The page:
Student Workers Keep UMF Thriving

Kaitlynn Tarbox, Contributing Writer

    UMF’s student employees have proven to be an integral part of campus life and functions as they maintain a variety of positions on campus such as giving tours, delivering mail and secretarial positions. Without them, work loads on staff would increase significantly. 

    Joseph Toner, Assistant Director of Financial Aid said in an email interview, “Student employees make our campus go. In just about any corner of campus you will find student employees whose work is not only vital to campus operations, but who are building their resumes through experiential work and hands on training.” 

    Student success is one of the most important things to Toner. “Not only would the day to day operations suffer greatly without student workers, but more importantly, there would be a noticeable difference in overall student success at UMF,” he said. “Student employment is one of the main success indicators for students here; meaning, those who choose to work on campus persist at a higher rate, do better academically, and are more socially engaged.” 

    Student employees are often the first to greet upcoming students whether it be through a tour or open houses.  By welcoming these new students, employees create a student’s first impression of UMF. During the application and tour process Toner said that “as [new students]  begin to dig deeper and learn more about UMF they will see student employees at every step along the way. Whether our student employees know it or not, they are all equally important to the success of UMF and the Farmington community.”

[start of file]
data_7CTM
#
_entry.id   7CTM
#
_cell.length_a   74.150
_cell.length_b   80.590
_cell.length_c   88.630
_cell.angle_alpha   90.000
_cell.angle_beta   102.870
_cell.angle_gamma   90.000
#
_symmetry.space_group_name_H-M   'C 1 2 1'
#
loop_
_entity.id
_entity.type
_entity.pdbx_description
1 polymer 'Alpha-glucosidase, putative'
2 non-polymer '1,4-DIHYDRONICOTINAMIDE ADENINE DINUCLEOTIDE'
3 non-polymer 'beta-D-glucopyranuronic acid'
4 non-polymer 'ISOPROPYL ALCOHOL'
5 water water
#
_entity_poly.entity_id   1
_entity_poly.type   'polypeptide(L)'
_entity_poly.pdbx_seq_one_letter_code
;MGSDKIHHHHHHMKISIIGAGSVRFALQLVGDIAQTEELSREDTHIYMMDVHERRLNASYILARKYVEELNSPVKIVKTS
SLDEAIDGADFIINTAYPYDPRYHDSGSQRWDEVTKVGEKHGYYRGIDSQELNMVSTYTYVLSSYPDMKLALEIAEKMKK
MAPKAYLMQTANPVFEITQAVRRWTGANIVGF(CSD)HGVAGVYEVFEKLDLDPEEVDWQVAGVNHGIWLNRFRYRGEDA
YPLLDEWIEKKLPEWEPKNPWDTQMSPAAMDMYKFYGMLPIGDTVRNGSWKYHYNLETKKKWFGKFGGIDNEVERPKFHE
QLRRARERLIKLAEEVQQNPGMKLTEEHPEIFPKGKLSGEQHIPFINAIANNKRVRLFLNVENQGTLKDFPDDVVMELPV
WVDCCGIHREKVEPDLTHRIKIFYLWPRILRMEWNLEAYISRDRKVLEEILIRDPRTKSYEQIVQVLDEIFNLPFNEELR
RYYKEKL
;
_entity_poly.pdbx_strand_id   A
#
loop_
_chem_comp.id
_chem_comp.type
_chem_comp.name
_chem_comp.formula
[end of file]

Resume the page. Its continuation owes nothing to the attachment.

Andrea Butterfield, Mail Services Assistant in the mailroom said that “student workers are very important, our department is very dependent on them for things to run smoothly.”  

    The mail room offers 20 work study positions and usually fills 18 of those. Currently they have 11 employees and without them Butterfield said, “ A lot would not get done, I would be the only employee in the mailroom and mail would no longer be delivered to the residence halls or departments. They would have to come pick up their mail at the mailroom.” 

    The mailroom struggled during the first few weeks of the semester with a system glitch and lack of employees. In difficult situations, like the large amount of packages that needed to be checked in after their computer system glitched, Butterfield said, “I’m grateful for [the student workers] everyday.”    

     Lilly Spencer, a sophomore who receives work-study, said,  “If we didn’t have student workers a lot of people probably would not be able to attend college. College is really expensive and having a way that we can work towards our tuition is really empowering and beneficial.”  

    There are many benefits to working on campus: career readiness, time management skills, networking, creating positive relationships with others and other skills that vary on the employee’s position. 

     Quinlan Boyle, sophomore, worked for the mailroom last year. “I am thankful for student workers every time I get my mail, eat in the dining hall or have a technology problem,” he said.